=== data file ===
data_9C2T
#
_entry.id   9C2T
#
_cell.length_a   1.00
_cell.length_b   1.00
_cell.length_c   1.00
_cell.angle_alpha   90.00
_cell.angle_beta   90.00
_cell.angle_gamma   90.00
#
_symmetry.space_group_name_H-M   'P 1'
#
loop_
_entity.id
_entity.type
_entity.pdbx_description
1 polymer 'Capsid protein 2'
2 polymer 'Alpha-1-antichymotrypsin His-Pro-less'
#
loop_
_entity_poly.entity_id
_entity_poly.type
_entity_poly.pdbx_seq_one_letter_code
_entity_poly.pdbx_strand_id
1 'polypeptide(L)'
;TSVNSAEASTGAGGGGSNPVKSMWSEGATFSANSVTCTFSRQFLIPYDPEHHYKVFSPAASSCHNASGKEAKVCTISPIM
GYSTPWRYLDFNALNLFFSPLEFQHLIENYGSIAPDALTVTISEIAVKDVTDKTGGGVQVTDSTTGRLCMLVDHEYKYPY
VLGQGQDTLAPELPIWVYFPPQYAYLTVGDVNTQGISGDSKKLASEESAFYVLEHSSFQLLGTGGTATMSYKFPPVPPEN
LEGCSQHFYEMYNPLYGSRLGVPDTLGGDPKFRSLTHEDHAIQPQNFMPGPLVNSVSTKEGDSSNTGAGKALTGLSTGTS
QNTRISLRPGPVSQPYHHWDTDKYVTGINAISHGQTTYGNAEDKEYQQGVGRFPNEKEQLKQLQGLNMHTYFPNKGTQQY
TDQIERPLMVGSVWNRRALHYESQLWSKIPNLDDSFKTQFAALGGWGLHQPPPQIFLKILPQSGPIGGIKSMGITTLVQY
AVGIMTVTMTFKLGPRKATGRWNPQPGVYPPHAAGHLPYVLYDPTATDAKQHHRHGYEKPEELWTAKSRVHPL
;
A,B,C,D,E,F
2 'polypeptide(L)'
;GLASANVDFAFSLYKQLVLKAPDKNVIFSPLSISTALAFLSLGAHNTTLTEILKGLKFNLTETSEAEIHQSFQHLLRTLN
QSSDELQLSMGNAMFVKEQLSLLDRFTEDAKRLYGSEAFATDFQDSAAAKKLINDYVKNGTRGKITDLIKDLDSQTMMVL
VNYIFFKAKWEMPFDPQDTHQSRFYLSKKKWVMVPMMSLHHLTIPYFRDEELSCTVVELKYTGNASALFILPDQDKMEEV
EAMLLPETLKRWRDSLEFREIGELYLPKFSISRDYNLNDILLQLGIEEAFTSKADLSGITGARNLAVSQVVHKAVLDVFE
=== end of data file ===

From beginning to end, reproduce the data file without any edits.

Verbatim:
data_9C2T
#
_entry.id   9C2T
#
_cell.length_a   1.00
_cell.length_b   1.00
_cell.length_c   1.00
_cell.angle_alpha   90.00
_cell.angle_beta   90.00
_cell.angle_gamma   90.00
#
_symmetry.space_group_name_H-M   'P 1'
#
loop_
_entity.id
_entity.type
_entity.pdbx_description
1 polymer 'Capsid protein 2'
2 polymer 'Alpha-1-antichymotrypsin His-Pro-less'
#
loop_
_entity_poly.entity_id
_entity_poly.type
_entity_poly.pdbx_seq_one_letter_code
_entity_poly.pdbx_strand_id
1 'polypeptide(L)'
;TSVNSAEASTGAGGGGSNPVKSMWSEGATFSANSVTCTFSRQFLIPYDPEHHYKVFSPAASSCHNASGKEAKVCTISPIM
GYSTPWRYLDFNALNLFFSPLEFQHLIENYGSIAPDALTVTISEIAVKDVTDKTGGGVQVTDSTTGRLCMLVDHEYKYPY
VLGQGQDTLAPELPIWVYFPPQYAYLTVGDVNTQGISGDSKKLASEESAFYVLEHSSFQLLGTGGTATMSYKFPPVPPEN
LEGCSQHFYEMYNPLYGSRLGVPDTLGGDPKFRSLTHEDHAIQPQNFMPGPLVNSVSTKEGDSSNTGAGKALTGLSTGTS
QNTRISLRPGPVSQPYHHWDTDKYVTGINAISHGQTTYGNAEDKEYQQGVGRFPNEKEQLKQLQGLNMHTYFPNKGTQQY
TDQIERPLMVGSVWNRRALHYESQLWSKIPNLDDSFKTQFAALGGWGLHQPPPQIFLKILPQSGPIGGIKSMGITTLVQY
AVGIMTVTMTFKLGPRKATGRWNPQPGVYPPHAAGHLPYVLYDPTATDAKQHHRHGYEKPEELWTAKSRVHPL
;
A,B,C,D,E,F
2 'polypeptide(L)'
;GLASANVDFAFSLYKQLVLKAPDKNVIFSPLSISTALAFLSLGAHNTTLTEILKGLKFNLTETSEAEIHQSFQHLLRTLN
QSSDELQLSMGNAMFVKEQLSLLDRFTEDAKRLYGSEAFATDFQDSAAAKKLINDYVKNGTRGKITDLIKDLDSQTMMVL
VNYIFFKAKWEMPFDPQDTHQSRFYLSKKKWVMVPMMSLHHLTIPYFRDEELSCTVVELKYTGNASALFILPDQDKMEEV
EAMLLPETLKRWRDSLEFREIGELYLPKFSISRDYNLNDILLQLGIEEAFTSKADLSGITGARNLAVSQVVHKAVLDVFE